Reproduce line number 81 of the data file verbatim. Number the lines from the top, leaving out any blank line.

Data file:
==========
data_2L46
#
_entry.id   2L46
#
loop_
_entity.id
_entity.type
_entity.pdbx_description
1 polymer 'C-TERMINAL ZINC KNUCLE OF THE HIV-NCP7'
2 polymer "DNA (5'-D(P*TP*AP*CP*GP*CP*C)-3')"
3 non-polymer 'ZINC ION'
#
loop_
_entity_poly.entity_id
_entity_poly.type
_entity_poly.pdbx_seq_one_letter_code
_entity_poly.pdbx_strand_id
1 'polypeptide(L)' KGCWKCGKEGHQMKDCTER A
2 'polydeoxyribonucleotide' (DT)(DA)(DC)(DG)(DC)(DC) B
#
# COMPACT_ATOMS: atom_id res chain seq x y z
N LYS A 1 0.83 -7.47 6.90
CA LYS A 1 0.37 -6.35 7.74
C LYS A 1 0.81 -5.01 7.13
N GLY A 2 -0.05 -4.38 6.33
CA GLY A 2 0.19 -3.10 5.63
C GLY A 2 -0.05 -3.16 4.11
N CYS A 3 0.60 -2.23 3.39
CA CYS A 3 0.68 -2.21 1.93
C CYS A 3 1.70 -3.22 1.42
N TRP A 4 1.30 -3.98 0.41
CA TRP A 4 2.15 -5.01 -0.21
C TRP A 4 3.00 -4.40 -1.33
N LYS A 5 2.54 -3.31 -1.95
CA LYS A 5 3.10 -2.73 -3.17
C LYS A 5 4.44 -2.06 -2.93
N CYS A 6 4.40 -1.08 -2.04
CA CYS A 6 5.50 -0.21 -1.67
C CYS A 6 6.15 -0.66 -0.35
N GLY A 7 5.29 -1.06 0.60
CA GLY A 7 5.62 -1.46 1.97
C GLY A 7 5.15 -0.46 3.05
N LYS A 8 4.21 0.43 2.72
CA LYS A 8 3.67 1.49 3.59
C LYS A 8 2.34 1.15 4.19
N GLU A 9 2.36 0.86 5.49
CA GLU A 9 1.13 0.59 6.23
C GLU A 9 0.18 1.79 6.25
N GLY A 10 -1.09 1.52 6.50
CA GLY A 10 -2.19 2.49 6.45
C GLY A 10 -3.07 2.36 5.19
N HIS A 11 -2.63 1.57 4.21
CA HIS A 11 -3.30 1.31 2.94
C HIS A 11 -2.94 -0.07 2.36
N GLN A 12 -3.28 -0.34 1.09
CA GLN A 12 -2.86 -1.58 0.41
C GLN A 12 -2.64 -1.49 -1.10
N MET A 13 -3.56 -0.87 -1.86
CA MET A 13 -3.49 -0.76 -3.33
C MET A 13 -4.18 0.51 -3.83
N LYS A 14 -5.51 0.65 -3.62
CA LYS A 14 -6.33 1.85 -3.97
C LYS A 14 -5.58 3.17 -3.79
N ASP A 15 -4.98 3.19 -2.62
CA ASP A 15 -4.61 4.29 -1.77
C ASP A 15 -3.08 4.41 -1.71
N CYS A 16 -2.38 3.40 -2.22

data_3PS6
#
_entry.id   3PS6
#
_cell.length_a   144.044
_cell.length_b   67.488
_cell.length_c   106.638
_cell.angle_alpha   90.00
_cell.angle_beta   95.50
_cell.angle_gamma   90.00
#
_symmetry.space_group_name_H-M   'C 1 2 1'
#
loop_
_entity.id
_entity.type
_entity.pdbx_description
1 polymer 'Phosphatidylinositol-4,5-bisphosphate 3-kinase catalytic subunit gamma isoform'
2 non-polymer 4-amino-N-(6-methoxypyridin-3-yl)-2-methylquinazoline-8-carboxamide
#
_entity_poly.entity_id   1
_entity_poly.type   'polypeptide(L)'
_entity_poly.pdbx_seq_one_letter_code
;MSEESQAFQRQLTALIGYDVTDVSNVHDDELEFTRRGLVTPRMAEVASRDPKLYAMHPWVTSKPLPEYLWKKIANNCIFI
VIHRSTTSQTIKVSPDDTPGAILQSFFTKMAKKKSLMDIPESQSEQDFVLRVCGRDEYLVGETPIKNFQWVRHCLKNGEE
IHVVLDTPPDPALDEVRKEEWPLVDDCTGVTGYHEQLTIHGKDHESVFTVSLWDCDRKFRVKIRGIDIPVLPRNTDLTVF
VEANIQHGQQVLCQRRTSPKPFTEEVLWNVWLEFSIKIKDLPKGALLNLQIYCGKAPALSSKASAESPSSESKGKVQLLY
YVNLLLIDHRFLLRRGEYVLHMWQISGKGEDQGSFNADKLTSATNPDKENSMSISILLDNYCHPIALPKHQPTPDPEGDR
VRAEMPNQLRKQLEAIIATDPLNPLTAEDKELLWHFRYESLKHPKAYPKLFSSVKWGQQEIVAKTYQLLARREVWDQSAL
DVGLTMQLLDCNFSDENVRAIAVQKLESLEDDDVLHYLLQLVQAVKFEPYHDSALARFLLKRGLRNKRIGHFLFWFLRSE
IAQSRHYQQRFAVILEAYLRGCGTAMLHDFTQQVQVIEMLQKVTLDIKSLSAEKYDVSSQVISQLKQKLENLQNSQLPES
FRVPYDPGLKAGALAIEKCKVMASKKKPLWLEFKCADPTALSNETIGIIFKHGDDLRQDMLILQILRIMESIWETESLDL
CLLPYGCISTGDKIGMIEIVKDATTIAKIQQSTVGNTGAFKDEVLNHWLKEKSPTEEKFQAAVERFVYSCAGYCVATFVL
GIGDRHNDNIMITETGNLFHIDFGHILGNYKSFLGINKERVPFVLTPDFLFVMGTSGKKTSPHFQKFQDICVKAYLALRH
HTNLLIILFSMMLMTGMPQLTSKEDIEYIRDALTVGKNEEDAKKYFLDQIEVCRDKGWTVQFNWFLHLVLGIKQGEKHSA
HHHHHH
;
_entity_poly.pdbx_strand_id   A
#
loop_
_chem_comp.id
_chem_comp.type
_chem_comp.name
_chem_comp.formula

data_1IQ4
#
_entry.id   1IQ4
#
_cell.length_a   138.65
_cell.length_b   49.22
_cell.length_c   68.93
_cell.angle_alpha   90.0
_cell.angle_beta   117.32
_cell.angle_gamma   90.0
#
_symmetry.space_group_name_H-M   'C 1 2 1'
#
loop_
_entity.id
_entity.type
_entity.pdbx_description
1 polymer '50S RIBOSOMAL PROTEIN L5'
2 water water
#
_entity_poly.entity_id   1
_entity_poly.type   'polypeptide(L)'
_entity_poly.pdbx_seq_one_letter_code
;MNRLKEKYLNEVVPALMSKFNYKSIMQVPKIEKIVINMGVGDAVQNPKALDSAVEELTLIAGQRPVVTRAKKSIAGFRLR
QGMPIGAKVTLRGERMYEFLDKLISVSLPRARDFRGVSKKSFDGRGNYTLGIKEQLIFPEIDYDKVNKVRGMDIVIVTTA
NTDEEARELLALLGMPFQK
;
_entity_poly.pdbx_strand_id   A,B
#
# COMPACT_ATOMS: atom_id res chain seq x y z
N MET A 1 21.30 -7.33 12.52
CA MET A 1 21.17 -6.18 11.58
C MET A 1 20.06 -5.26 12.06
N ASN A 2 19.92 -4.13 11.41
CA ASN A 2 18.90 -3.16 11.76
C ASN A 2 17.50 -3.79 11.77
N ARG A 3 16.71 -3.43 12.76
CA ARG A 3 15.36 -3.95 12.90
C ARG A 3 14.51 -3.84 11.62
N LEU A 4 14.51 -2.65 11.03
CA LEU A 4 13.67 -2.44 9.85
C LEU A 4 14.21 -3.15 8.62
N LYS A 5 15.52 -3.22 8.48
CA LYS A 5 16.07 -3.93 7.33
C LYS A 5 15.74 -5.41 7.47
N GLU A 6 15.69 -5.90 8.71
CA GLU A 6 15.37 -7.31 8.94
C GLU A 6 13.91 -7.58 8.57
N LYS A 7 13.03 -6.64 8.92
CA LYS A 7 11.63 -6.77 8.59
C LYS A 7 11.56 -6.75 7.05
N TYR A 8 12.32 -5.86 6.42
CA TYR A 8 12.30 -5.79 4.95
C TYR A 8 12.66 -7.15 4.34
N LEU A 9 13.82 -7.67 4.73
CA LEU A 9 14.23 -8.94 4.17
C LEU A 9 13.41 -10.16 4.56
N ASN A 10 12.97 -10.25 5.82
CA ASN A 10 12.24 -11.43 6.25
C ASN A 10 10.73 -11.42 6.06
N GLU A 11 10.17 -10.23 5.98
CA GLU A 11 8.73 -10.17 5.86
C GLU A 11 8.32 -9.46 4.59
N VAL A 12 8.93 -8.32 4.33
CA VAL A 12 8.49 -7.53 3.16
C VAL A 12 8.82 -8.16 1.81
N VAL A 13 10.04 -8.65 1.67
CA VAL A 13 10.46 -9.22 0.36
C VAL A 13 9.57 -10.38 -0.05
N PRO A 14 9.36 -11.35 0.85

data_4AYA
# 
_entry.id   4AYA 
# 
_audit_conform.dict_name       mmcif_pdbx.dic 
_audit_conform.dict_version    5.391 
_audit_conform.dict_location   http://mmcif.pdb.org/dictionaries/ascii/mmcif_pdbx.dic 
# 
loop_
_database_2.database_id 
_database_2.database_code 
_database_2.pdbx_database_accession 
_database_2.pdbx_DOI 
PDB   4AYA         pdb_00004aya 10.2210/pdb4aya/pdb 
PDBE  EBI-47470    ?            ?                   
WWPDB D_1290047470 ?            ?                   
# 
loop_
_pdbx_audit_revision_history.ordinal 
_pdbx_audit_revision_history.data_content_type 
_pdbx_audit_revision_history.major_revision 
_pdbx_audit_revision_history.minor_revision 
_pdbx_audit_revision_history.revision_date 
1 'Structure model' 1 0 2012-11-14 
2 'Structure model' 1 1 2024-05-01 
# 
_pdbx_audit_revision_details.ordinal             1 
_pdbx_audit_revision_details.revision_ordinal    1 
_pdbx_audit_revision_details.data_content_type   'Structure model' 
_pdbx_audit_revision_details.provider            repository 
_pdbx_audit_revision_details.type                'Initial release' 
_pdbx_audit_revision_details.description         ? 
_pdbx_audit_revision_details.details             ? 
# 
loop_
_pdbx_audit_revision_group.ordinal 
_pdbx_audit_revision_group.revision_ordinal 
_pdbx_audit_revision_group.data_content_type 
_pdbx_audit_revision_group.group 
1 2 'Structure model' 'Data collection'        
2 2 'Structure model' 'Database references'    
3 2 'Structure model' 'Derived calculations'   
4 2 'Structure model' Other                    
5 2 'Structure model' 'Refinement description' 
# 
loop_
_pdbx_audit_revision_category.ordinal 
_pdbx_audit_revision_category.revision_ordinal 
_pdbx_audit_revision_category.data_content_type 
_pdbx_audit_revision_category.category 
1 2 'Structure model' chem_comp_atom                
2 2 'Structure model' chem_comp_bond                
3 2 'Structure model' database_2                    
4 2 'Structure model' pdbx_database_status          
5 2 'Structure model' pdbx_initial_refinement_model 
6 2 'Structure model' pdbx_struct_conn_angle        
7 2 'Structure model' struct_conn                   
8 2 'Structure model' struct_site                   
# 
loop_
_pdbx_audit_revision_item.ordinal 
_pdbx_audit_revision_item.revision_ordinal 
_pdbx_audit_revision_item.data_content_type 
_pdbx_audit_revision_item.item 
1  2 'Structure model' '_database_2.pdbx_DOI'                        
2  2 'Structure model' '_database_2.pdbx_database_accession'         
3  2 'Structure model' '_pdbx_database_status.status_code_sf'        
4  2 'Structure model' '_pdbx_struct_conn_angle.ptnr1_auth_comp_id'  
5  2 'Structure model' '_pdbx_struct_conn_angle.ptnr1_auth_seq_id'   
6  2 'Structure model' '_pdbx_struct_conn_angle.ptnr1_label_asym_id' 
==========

loop_